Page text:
On Love and Loss
When I lost my mother in 2011, I didn't cry.
At least not in the way that you would expect a daughter to. I was in shock mostly. But I was also exhausted from trying to keep the rest of my life from falling apart when my entire family was being dragged around in the mud. We had our hands tied and the whole world was whizzing by in a blur. By the time cancer was done with us, we were spent, walking around misty-eyed and going through our day like zombies.
Months before my mother was diagnosed with cancer, she made a surprise visit to Singapore. When I moved to this city in 2008, I just graduated from university. My mom was the one who knew I would leave the nest. She just wasn’t expecting me to do it so soon. What she thought would take me two years, I did in two months. And it took me two years since I left before I got to see her again.
Whenever I think about it now, on that time she visited me, I have a nagging feeling that she knew or that something had compelled her to come. Because it was the last time I saw her smiling and healthy. It was the last image of her as the mother I knew and loved.
The thing about cancer is that it comes like a thief in the night. As soon as we found out about it, her entire health deteriorated. By the time I saw her again, after a mad flurry to get flight tickets home, she looked like a skeleton. All the meat in her bones were gone. She looked like a shell of her former self. It broke my heart and I never got to put it back together again.
My mom had two sides of her. She was one of the funniest people I know. She had a contagious laughter. She was smart, sassy, and she dressed to kill. My mom wasn’t perfect but she was perfect for us. I loved her cooking even though half the time she burnt it, added too much water, or just got the whole recipe wrong.
But my mother can also be the scariest person I know. She could raise her eyebrow or open her eyes wider and it would shut me up when I was being naughty. I knew not to get in her way when she was stressed. She would count all my faults and find a way to raise them again at the slightest misconduct. My mom dictated the energy of the house and it would sway along with her moods.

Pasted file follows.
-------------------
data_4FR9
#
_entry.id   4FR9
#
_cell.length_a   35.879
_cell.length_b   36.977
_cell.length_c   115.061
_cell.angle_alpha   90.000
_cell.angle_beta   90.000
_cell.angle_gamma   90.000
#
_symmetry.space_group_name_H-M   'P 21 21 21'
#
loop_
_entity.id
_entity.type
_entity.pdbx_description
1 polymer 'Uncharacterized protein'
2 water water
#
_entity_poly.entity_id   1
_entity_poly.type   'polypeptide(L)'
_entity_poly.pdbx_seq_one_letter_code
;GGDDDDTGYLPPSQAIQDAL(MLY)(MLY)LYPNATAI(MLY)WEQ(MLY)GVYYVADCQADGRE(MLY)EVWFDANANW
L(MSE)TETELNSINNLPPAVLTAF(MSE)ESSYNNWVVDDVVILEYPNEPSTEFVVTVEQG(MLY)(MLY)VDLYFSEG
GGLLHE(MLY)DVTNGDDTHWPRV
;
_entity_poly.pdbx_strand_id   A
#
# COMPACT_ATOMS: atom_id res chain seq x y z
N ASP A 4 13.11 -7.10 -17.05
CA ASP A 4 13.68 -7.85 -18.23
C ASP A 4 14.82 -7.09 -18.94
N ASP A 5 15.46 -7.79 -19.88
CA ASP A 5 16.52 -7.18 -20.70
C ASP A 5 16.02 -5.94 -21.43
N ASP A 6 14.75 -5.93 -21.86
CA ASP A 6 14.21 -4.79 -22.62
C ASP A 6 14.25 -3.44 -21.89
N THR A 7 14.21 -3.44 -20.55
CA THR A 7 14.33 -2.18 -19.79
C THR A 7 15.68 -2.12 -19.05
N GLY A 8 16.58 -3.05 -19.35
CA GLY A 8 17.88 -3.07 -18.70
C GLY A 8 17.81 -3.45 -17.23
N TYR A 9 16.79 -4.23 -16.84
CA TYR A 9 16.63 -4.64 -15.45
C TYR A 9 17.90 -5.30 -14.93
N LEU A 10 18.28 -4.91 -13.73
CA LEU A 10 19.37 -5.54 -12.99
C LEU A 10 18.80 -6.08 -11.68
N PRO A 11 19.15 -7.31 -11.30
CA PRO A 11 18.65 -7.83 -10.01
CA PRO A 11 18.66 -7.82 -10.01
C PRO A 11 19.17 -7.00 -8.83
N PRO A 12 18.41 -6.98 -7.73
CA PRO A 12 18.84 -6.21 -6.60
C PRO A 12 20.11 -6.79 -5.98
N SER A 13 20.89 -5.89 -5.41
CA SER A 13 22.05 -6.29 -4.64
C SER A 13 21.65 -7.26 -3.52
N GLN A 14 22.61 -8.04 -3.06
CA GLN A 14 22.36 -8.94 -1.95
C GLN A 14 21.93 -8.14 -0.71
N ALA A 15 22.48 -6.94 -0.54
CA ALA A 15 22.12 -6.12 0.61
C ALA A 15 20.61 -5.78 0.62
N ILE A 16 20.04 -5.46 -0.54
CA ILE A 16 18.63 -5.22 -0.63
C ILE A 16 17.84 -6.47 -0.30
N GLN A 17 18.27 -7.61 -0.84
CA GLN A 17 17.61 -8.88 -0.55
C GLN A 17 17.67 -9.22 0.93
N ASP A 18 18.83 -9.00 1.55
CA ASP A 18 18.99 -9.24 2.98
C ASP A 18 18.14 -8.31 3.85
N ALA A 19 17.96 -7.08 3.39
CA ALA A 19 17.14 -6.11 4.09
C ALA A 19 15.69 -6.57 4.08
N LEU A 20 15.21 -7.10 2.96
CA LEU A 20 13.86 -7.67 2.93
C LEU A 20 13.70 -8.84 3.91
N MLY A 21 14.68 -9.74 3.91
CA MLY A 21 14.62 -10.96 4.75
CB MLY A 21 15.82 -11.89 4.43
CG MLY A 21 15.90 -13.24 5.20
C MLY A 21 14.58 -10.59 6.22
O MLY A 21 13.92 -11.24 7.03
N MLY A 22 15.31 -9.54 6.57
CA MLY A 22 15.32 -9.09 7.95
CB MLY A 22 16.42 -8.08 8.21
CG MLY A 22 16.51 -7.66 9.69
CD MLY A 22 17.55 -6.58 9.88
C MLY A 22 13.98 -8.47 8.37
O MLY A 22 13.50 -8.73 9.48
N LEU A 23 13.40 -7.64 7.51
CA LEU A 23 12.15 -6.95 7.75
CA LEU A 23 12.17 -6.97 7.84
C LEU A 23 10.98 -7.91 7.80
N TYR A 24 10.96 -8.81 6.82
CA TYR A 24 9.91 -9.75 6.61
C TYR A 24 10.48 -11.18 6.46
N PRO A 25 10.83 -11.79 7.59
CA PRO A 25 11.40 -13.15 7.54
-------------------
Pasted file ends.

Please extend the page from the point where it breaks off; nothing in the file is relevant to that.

And the past few weeks, when my mood lifts and dips, I’m reminded of her. Some days I feel like I’m becoming her.
Just a few days ago, I was looking at the mole on my right cheek. It’s a mark that I share with her. This was her own personal stamp on me. But a year before she passed away, she had hers removed.
When I was sitting with my mom on what would be her last night, I noticed that her mole was gone. I knew this because she had told me over the phone and again when she visited me in Singapore. It was weird at first. I always felt that that mole was a physical representation of our connection.
I think parents and their children have a special bond that gets forged in times of replete sadness and distress. During these times, we awaken to the humanity of our parents and we need to step up and do a role reversal. For my mom and I, there are two instances I can remember vividly where I had to act like the adult so I can pick up her pieces.
One was that time she and my dad were at the ends of their marriage. They were trying to sort themselves out but it wasn’t working. They were toxic to each other and it left everything crushed in their wake. One night, I heard my mother crying and I wanted to console her. I told her, “Mom, I know it hurts and it’s scary and you’re trying to keep the family together. But it’s okay if you want to let dad go. Do this for you both. We’ll find a way to manage. Just because you both don’t love each other anymore, doesn’t mean we will. You’re our parents, that’ll never change.” Them separating was the best thing that ever happened to our family because we found the space we needed to heal instead of always clashing against one another because of our egos.
And the other time was that last night I had with my mother. I was caressing her hair as the respirator machine wheezed in the background, pumping oxygen into her dying lungs. I could see in the moonlight that her whole body was struggling to keep her alive and so I whispered in the dark, “Mom, I know it hurts and it’s scary and you’re trying to keep the family together. But it’s okay if you want to let go. Do this for you. We’ll find a way to manage. Just because you’ve left, doesn’t mean we’ll forget. You’re our mom, we love you, and that’ll never change.” The next morning, she was gone.
While I didn’t cry that day, I haven’t stopped crying since.